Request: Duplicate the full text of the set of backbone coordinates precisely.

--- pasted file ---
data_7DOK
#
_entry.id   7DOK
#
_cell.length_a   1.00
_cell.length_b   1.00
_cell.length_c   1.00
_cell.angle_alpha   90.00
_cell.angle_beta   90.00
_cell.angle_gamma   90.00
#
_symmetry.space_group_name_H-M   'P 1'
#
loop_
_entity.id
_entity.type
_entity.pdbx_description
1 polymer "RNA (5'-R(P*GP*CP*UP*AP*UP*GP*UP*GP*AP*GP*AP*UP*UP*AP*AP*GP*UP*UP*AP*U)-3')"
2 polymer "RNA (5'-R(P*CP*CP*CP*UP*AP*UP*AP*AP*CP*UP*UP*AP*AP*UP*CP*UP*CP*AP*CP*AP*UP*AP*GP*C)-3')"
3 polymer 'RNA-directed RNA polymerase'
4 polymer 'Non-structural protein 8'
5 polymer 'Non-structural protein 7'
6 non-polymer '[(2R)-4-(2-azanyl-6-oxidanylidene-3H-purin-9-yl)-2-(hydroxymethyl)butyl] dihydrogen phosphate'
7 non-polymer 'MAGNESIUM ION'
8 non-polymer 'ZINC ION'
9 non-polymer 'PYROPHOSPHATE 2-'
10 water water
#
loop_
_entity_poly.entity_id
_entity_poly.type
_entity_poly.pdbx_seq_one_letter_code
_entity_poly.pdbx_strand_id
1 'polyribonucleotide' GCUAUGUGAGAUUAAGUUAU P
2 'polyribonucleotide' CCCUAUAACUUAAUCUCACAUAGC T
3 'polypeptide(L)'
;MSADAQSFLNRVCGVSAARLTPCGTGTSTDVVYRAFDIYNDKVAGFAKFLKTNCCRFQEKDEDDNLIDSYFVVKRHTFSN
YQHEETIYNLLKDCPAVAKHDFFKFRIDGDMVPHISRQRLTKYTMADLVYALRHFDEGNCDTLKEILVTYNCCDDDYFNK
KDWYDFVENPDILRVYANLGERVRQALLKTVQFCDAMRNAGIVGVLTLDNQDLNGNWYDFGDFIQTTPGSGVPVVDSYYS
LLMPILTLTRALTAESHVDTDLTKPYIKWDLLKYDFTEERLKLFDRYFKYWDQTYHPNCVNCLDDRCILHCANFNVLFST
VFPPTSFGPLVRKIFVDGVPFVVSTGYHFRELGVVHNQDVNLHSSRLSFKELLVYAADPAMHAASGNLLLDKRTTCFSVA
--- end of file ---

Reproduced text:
data_7DOK
#
_entry.id   7DOK
#
_cell.length_a   1.00
_cell.length_b   1.00
_cell.length_c   1.00
_cell.angle_alpha   90.00
_cell.angle_beta   90.00
_cell.angle_gamma   90.00
#
_symmetry.space_group_name_H-M   'P 1'
#
loop_
_entity.id
_entity.type
_entity.pdbx_description
1 polymer "RNA (5'-R(P*GP*CP*UP*AP*UP*GP*UP*GP*AP*GP*AP*UP*UP*AP*AP*GP*UP*UP*AP*U)-3')"
2 polymer "RNA (5'-R(P*CP*CP*CP*UP*AP*UP*AP*AP*CP*UP*UP*AP*AP*UP*CP*UP*CP*AP*CP*AP*UP*AP*GP*C)-3')"
3 polymer 'RNA-directed RNA polymerase'
4 polymer 'Non-structural protein 8'
5 polymer 'Non-structural protein 7'
6 non-polymer '[(2R)-4-(2-azanyl-6-oxidanylidene-3H-purin-9-yl)-2-(hydroxymethyl)butyl] dihydrogen phosphate'
7 non-polymer 'MAGNESIUM ION'
8 non-polymer 'ZINC ION'
9 non-polymer 'PYROPHOSPHATE 2-'
10 water water
#
loop_
_entity_poly.entity_id
_entity_poly.type
_entity_poly.pdbx_seq_one_letter_code
_entity_poly.pdbx_strand_id
1 'polyribonucleotide' GCUAUGUGAGAUUAAGUUAU P
2 'polyribonucleotide' CCCUAUAACUUAAUCUCACAUAGC T
3 'polypeptide(L)'
;MSADAQSFLNRVCGVSAARLTPCGTGTSTDVVYRAFDIYNDKVAGFAKFLKTNCCRFQEKDEDDNLIDSYFVVKRHTFSN
YQHEETIYNLLKDCPAVAKHDFFKFRIDGDMVPHISRQRLTKYTMADLVYALRHFDEGNCDTLKEILVTYNCCDDDYFNK
KDWYDFVENPDILRVYANLGERVRQALLKTVQFCDAMRNAGIVGVLTLDNQDLNGNWYDFGDFIQTTPGSGVPVVDSYYS
LLMPILTLTRALTAESHVDTDLTKPYIKWDLLKYDFTEERLKLFDRYFKYWDQTYHPNCVNCLDDRCILHCANFNVLFST
VFPPTSFGPLVRKIFVDGVPFVVSTGYHFRELGVVHNQDVNLHSSRLSFKELLVYAADPAMHAASGNLLLDKRTTCFSVA